My Camino is finished. I’ve walked 1051 Kms from Weybridge over 45 walking days since 21 April. It has been the most wonderful journey. I’ve had time to reflect on the injustices that have been dealt to me, overcome and buried. But mostly, my Camino has been my opportunity to give thanks for all the good things that have come my way. Many years ago I promised to return to Santiago on a Pilgrimage of thanksgiving and I’m so happy and relieved that the time has now come and that I had the health, time and money to undertake this journey. Back in Navarrette, a couple of Australian girls told me they were walking the Camino to reboot their lives and that is exactly what happens to all the pilgrims on the Camino. It is why the number of pilgrims has increased from hardly any in the 1980s to over 250,000 this year. All as a result of word of mouth.
But most of all the Camino has been the most fun I’ve ever had. Yesterday I was washed ashore feeling quite lonely because so many of my pilgrim friends had already departed before I arrived in Santiago. But today I attended the 12.00 Pilgrims Mass and met up with others who were following behind me. I sat beside a Swiss couple (quite by chance) whom I first met before Leon and to whom I am Mr Chelsea. Manfred walked with me in the early part and is here too; we had lunch together. DJ arrived this morning with the Italian girls from the magic British Albergue in Rabanal. We all had a delicious meal this evening, avoiding the Pilgrims menu. And SG is just 10km away, arriving tomorrow.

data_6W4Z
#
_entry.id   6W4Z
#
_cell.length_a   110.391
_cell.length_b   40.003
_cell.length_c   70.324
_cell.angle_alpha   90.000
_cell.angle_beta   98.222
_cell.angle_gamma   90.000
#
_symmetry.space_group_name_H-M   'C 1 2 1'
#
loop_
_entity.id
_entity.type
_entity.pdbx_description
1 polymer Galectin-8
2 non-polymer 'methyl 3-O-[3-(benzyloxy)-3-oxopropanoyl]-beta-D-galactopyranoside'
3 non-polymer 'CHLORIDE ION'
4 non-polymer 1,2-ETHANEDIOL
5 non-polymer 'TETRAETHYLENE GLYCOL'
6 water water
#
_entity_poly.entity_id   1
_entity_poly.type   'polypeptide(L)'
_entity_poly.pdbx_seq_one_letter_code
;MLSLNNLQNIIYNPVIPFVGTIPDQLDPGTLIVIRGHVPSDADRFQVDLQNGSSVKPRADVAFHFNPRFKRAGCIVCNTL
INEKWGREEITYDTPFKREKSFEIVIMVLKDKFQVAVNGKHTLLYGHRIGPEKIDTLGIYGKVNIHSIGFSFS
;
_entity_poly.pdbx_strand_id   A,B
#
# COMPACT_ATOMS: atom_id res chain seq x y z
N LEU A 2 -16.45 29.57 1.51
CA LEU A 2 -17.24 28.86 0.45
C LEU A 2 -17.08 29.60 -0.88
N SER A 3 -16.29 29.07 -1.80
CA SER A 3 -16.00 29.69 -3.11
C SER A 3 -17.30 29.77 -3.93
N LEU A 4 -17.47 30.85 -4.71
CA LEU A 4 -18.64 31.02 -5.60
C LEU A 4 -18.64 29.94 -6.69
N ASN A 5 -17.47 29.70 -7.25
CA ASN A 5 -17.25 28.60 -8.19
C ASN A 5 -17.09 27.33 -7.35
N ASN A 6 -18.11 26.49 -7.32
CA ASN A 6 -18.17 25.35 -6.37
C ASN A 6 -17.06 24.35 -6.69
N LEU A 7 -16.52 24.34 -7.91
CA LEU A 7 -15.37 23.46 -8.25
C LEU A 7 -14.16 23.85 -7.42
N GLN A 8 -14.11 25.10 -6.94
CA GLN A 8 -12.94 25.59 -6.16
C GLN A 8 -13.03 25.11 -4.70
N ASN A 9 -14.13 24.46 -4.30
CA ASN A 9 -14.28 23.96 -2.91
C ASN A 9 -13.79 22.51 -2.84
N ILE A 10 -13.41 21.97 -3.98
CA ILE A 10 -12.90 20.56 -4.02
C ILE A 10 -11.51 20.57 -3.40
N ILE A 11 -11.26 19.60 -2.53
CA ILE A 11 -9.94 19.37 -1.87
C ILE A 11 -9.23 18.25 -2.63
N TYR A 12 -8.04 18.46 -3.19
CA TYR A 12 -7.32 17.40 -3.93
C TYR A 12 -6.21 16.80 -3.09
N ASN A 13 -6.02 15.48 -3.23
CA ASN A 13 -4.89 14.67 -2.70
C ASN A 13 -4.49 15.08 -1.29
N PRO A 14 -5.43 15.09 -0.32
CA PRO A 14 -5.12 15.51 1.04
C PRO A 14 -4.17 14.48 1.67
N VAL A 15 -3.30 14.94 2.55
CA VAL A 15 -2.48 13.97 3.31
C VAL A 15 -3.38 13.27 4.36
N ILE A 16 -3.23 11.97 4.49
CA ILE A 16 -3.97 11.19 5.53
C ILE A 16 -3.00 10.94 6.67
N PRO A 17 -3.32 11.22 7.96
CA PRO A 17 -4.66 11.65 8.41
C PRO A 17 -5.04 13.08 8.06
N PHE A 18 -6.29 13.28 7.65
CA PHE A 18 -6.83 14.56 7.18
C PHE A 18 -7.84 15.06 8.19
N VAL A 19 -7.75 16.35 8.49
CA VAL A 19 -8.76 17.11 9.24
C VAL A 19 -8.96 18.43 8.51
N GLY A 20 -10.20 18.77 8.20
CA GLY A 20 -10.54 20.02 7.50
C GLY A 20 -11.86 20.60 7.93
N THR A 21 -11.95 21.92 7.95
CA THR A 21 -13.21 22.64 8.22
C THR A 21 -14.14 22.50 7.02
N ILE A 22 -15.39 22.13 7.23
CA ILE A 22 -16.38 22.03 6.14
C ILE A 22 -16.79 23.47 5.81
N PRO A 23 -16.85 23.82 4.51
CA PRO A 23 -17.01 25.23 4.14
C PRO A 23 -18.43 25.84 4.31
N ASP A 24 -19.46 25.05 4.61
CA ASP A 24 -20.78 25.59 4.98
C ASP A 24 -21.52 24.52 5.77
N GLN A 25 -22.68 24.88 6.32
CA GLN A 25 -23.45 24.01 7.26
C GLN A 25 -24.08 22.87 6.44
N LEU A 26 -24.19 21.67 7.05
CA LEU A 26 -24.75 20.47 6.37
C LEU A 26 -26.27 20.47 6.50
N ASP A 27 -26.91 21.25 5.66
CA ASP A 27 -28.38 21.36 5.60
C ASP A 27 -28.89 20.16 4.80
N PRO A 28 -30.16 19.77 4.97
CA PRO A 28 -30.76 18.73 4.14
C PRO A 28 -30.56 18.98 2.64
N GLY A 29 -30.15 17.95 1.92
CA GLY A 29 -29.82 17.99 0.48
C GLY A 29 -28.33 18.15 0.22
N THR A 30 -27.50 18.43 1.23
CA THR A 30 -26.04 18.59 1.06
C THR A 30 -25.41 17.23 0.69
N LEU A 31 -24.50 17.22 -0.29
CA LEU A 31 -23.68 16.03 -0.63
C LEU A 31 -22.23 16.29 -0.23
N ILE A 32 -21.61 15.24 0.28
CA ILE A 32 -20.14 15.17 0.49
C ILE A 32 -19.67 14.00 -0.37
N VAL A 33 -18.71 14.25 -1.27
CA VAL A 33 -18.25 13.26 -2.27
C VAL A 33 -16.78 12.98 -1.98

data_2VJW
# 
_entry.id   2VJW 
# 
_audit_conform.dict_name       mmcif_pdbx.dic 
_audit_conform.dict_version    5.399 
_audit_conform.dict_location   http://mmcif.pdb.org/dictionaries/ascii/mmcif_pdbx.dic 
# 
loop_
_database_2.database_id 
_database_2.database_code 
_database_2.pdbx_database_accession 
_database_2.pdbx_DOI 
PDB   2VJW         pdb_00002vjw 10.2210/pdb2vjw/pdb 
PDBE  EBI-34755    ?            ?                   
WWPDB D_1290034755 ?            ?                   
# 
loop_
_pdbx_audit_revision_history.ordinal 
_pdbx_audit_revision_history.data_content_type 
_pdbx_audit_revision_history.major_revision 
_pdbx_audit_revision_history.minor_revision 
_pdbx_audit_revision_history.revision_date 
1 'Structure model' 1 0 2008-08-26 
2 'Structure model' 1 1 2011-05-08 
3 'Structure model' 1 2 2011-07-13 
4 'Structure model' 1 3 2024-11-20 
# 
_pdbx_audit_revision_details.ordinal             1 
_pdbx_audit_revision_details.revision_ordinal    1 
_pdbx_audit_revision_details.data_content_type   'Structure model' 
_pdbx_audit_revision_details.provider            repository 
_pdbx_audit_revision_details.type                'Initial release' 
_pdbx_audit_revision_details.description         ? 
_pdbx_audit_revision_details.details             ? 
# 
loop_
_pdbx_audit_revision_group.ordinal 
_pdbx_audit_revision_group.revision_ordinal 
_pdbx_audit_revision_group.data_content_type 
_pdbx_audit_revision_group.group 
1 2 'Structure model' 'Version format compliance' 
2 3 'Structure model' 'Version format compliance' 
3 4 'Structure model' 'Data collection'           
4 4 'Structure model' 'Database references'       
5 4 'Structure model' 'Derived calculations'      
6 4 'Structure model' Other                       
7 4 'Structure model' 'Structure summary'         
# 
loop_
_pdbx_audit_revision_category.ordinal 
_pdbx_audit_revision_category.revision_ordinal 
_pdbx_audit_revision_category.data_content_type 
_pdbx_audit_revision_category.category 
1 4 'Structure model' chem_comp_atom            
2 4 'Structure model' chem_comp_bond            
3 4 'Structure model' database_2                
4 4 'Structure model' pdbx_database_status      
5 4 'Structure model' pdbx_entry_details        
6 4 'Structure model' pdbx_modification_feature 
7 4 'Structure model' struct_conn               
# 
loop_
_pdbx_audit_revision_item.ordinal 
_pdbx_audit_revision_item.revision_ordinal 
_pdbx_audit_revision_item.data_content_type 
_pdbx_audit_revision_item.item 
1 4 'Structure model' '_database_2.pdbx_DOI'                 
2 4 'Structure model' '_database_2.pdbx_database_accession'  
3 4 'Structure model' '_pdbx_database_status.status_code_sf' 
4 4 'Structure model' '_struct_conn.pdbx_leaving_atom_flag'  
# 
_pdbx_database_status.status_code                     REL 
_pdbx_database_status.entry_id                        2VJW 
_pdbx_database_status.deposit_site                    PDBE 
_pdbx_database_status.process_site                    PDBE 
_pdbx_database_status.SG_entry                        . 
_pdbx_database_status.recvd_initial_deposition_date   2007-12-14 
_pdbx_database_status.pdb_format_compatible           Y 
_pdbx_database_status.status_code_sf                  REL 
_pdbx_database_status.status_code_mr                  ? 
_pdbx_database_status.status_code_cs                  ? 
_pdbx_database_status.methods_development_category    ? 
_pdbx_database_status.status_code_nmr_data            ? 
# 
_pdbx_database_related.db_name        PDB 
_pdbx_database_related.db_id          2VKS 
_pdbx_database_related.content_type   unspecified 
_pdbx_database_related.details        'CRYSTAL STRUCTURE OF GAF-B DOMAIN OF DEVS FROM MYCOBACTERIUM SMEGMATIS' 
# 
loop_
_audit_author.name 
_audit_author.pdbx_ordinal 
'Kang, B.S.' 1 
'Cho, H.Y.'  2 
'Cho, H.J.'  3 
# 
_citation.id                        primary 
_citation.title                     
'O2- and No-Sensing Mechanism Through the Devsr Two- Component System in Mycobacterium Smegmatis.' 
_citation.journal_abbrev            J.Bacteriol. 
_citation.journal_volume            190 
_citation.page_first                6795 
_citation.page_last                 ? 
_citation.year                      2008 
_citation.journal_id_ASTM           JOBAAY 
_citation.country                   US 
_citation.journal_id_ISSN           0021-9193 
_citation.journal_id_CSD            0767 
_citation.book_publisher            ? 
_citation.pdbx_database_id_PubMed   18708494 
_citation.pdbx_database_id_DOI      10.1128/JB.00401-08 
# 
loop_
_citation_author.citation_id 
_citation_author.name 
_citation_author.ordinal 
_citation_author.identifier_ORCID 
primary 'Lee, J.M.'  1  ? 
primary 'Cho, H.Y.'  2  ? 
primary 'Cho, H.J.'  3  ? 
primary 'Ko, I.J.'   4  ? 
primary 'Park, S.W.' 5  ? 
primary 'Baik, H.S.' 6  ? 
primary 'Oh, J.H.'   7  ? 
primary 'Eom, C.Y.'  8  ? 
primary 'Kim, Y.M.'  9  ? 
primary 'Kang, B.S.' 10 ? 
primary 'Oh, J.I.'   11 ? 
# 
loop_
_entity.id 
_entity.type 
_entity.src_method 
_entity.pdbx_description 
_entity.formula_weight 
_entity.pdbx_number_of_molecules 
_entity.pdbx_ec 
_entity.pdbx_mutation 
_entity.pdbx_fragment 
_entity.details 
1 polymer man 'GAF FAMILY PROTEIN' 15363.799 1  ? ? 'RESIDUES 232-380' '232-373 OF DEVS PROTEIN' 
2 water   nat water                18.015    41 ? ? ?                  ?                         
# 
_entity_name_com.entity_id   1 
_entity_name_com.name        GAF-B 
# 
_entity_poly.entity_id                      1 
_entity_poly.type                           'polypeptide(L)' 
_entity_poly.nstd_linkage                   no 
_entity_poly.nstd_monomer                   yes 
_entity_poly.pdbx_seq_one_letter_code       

Back in Sarria I shared a dorm with a family from the USA and we met several times since then. But on Tuesday I saw them in big trouble and they had to resort to a taxi. They were also in today’s Mass, Mum and Dad both on crutches but no Compostela. It reminded me that the Camino is also one of the hardest things I’ve ever done (along with running the London Marathon and climbing Mt Kenya).
Our Mass included the unique and bizarre swinging of the giant incense burner which for centuries has been used in vain to overcome the terrible smell of a Cathedral full of pilgrims. And today it was packed! 46 incense burning seconds coming up:
Aside from the opportunity to walk across the beautiful scenery of northern Spain and to delve into Spanish history and culture, and to spend time in reflection and contemplation, the Camino has been the most fun due to the spirit of the pilgrims, the shared suffering and openness, the hostels which bring everyone together and the trivial cost of red wine.
The end of term party will continue tomorrow and hopefully I won’t miss my Easyjet on Saturday.